Description: Don’t Let Supper Make You Sick

Here’s what you need to know to keep you and your loved ones from food-borne diseases.

Collette Skelley was desperately trying to listen to her friend Mary as she chatted away. The women had both ordered the marlin at a popular Toronto restaurant and were just a few bites in when Skelley began to feel dizzy and uncomfortable. “The pattern on the back of the couch where Mary was sitting began to blur and move,” she says. “And I began to feel a bit warm.” After walking around the restaurant and stepping outside for some air, Skelley only felt worse. “I think I’m going to have to leave,” she told her friend.

She barely made it home before the vomiting and diarrhea began. “I’ve never been so sick in my life,” she recalls now. Even more worrisome, the whites of her eyes were ”the colour of a red apple.” Skelley’s grown son took one look and called the poise control hotline. The verdict: scombroid, a food-borne illness caused by bad fish. While Skelley had a terrible night, she considers herself lucky. “I was better by the next morning,” she says, “but Mary ended up in hospital.”

While she may have had a particularly bad case of food poisoning, Skelley’s case is far from unique. The Canadian Food Inspection Agency (CFIA) estimates there are some 11 to 13 million cases of food-borne illness every year in Canada. That means about one in every three Canadians will suffer from food poisoning annually. The good news: whether you’re eating at home or dining out, there are ways to reduce your risk.

Dining Out

Description: Dining Out

As Shelley and her friend found out, dining out comes with a side serving of risk. While no one knows for sure how many cases of food poisoning are caused by restaurant foods, one analysis by the Centers for Disease Control and Prevention in the United State indicated that about 52 per cent of food-borne illnesses between 1998 and 2004 were associated with restaurants, delis, cafeterias, or hotels.

Jim Chan, who has been a health inspector for the City of Toronto for 34 years, still manages to enjoy eating out. “I do have confidence in general in food operators,” he says, pointing out that only 36 of the 16,000 restaurants in Toronto were closed down last year for health violations. Nonetheless, he points out, there’s nothing wrong with applying a dad of caution when you’re eating outside the home.

Check out the restaurant’s record. Since the City of Toronto introduced its Dine Safe program in 2001,the number of crucial (potentially dangerous) infractions identified by health inspectors and the reported incidents of food-borne illnesses have both dropped. The key reason: restaurants must post the results of inspections in the form of either a green sign (pass), a yellow sign (indicates a significant infraction that mist be dealt with in 48 hours), or a red sign (the restaurant is shut down over food safety concerns). Several other municipalities have introduced similar programs. But even if yours isn’t one of them, you can generally check out a restaurant’s food safety record online. Try www.healthinspections.ca to locate restaurant inspection reports for your area.

Listen to your eyes. “Don’t be wooed by nice decorations,” Chan advises. Look in the corners of the dining room for dirt and check out the food serving station, the fingernails of your server, and the cutlery on the table. In addition, he says, take note of conditions in the washrooms. “If the soap containers aren’t being filled and there’s paper, dirt, and garbage all over the place, that’s and indication that operator is not paying attention to rest of the establishment.” Run away. Fast.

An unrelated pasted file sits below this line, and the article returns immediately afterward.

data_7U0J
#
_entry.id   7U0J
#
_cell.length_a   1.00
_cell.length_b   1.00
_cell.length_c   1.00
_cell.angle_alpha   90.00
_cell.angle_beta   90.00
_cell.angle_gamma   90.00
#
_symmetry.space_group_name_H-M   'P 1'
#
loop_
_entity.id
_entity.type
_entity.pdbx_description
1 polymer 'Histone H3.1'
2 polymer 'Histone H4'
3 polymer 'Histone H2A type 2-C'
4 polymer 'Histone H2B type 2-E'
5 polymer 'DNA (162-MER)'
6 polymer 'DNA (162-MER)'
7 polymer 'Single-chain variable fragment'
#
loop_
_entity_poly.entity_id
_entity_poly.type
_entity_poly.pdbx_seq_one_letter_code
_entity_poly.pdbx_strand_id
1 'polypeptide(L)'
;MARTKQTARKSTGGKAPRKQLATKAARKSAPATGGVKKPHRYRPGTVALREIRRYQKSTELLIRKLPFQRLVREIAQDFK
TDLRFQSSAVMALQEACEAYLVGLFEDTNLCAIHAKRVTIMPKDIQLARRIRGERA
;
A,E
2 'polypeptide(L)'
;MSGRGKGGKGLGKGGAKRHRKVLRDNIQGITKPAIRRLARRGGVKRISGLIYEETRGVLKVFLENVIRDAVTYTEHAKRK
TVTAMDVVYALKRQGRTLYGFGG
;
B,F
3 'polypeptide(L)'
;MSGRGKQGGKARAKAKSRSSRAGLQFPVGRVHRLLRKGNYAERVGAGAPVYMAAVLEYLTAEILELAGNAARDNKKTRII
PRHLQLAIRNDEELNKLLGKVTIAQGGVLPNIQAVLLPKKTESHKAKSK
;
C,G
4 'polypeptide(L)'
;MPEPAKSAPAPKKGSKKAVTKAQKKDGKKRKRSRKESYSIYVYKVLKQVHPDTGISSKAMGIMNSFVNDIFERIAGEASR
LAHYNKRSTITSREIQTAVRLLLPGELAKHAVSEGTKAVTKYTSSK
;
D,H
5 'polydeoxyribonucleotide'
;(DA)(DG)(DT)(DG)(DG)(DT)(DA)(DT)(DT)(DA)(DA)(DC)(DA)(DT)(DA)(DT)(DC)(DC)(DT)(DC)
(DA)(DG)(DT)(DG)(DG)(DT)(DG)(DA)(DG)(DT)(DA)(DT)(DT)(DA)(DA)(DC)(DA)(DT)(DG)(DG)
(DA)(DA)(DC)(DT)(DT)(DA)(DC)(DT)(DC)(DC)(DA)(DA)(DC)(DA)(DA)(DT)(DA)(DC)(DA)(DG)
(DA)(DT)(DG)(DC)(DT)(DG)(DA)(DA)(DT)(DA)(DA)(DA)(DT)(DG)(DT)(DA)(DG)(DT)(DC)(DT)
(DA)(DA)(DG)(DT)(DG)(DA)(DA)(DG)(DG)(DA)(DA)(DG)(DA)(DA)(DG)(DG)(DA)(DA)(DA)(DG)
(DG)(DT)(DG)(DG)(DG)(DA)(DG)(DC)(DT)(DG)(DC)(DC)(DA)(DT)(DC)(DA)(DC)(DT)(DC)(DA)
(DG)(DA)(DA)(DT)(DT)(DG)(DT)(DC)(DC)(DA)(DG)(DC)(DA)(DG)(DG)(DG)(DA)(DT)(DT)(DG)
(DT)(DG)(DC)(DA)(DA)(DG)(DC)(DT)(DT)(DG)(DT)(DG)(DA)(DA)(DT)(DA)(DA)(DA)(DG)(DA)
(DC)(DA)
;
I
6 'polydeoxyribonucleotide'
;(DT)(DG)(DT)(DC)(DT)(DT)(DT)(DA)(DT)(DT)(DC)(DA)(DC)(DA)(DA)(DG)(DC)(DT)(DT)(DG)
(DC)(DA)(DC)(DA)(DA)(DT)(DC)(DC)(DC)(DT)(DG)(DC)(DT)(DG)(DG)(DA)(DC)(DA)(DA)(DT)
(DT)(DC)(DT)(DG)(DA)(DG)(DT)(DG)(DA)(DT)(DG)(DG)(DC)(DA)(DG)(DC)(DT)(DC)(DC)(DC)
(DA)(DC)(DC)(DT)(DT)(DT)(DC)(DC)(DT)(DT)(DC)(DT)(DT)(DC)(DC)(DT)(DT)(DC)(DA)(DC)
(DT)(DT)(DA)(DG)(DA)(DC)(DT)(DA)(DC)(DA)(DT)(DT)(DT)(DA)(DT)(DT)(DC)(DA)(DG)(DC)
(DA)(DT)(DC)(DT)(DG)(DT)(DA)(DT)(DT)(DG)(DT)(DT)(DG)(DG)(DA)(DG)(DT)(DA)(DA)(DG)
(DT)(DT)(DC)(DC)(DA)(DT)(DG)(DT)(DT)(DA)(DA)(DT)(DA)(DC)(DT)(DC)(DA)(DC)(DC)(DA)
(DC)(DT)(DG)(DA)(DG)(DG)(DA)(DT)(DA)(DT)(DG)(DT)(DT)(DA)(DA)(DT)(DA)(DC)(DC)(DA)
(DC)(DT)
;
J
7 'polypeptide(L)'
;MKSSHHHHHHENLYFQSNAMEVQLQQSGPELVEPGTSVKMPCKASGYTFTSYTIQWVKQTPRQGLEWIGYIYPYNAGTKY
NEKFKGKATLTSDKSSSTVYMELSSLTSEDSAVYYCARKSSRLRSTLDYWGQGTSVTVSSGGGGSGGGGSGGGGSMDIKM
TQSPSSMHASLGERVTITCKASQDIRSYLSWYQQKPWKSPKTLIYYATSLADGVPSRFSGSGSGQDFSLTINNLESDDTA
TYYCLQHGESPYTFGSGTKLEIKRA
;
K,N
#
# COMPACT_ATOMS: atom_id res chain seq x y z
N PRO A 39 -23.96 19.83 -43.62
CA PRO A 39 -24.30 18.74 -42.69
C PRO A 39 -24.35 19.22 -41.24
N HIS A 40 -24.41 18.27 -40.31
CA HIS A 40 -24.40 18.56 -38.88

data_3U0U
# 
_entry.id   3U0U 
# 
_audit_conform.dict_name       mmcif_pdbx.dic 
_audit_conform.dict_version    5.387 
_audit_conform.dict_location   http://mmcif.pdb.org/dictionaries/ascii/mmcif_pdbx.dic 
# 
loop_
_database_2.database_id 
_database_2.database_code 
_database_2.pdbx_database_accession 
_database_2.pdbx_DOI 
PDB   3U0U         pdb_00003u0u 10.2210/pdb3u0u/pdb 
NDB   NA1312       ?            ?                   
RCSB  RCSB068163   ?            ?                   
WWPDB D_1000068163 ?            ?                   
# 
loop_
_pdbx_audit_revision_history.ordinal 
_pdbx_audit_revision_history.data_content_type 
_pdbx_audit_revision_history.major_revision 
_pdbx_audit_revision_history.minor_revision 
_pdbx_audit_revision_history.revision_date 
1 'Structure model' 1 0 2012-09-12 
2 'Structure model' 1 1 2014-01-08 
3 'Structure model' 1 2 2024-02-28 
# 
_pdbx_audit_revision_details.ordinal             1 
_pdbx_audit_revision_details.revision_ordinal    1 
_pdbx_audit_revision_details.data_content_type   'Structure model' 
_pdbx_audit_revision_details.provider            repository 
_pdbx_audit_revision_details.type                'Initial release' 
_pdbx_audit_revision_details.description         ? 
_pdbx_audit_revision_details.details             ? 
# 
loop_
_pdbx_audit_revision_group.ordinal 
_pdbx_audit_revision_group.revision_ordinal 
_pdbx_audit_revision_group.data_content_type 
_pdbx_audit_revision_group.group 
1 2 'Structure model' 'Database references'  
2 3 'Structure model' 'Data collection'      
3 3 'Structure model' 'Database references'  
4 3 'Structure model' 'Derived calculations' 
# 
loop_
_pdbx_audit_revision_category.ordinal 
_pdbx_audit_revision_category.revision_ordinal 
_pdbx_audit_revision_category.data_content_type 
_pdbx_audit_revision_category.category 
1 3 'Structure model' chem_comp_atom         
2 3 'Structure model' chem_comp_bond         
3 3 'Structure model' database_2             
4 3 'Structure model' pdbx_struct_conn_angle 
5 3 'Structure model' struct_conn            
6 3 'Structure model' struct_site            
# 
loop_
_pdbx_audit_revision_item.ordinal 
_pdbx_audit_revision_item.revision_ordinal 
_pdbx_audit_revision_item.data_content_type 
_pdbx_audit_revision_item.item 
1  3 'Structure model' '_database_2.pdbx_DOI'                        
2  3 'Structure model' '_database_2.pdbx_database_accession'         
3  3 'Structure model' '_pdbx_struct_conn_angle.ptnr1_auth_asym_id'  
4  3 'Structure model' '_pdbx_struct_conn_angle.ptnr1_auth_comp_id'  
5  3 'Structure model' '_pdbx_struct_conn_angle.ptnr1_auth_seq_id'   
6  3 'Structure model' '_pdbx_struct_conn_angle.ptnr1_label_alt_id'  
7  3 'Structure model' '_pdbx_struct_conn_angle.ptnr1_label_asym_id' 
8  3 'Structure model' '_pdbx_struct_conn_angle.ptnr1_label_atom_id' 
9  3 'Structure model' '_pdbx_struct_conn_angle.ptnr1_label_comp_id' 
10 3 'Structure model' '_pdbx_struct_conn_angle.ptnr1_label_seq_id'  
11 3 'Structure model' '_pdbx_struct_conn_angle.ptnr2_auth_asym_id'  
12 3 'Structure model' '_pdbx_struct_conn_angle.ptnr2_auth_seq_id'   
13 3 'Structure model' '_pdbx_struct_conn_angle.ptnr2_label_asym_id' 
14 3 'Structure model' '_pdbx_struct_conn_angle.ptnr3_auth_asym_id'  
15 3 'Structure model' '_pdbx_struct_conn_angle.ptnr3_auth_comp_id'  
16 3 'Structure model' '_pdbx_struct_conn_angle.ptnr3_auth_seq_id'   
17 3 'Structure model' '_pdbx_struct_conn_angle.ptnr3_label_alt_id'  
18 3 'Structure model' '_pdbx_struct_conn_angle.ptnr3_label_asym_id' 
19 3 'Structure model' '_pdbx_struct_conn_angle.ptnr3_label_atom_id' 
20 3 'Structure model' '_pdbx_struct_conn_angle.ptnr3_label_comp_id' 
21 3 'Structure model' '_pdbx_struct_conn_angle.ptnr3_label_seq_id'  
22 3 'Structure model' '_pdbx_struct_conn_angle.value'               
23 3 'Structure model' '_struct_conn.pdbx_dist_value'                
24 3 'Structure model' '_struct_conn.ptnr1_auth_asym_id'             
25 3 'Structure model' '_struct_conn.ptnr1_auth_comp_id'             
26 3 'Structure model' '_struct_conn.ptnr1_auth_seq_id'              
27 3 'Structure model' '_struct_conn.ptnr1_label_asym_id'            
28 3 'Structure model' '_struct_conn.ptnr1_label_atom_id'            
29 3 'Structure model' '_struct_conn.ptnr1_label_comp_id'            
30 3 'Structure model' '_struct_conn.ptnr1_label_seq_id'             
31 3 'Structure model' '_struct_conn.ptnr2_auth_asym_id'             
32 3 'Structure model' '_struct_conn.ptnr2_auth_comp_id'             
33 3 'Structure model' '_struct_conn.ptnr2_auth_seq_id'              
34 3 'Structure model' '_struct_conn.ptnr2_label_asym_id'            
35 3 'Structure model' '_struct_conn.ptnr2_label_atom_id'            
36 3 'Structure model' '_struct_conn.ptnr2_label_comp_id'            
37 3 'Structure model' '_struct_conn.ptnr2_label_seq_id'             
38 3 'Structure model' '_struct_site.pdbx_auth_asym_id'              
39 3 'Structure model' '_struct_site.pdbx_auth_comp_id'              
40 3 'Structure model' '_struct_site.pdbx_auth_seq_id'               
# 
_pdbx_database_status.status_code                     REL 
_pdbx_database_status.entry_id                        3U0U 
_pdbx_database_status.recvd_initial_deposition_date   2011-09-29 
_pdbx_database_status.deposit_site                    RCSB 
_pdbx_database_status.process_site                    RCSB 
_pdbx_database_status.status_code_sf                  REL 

Make sure it’s done like dinner. Meat, fish, and poultry need to be well cooked. If you notice reddish-hued juice running out of your dinner, or a glutinous texture in the case of fish, send it back to be cooked some more, or choose another menu option, Chan says. “From a health inspector’s point of view, that is undercooked and that increases your chance of getting food poisoning.”

Opt for ever-easy. Or scrambled. Or boiled. Or omelettes. Although eggs are generally very safe in Canada, Chan says, “we still advise that people avoid eating very running, undercooked eggs.”

Feeling hot, hot, hot. If your soup is served cold, or the hot food on a buffet isn’t steamy, it might indicate that food has been sitting around too long. “We always tell operators not to put out a big tray of chicken and let it sit for an hour or two,” Chan says. “Instead they should put out a smaller portion and keep refilling it.”

Chill out. Just as hot food should be kept hot, cold food needs to be chilled. Look for salad greens and other cold food items to be sitting on a bed of ice at a buffet.

Treat doggy bags with caution. If you’ve had a lingering dinner you might want to think twice about taking your half-eaten steak, or even your rice or pasta, home in a doggie bag. “It may have been sitting there for several hours already,” Chan warns. “And then you might add another hour or two of incubation time for the bacteria before you get it in the refrigerator.” When you reheat leftovers, he advises, make sure the food gets really hot “as close to the cooking temperature as possible.” (See chart for suggested cooking temps.)

Tattle. If you think there’s a food safety risk out there, call your local health unit and inform the safety inspector. “We respond to 2,000 to 3,000 complaints per year,” Chan says, “We investigate them all.”

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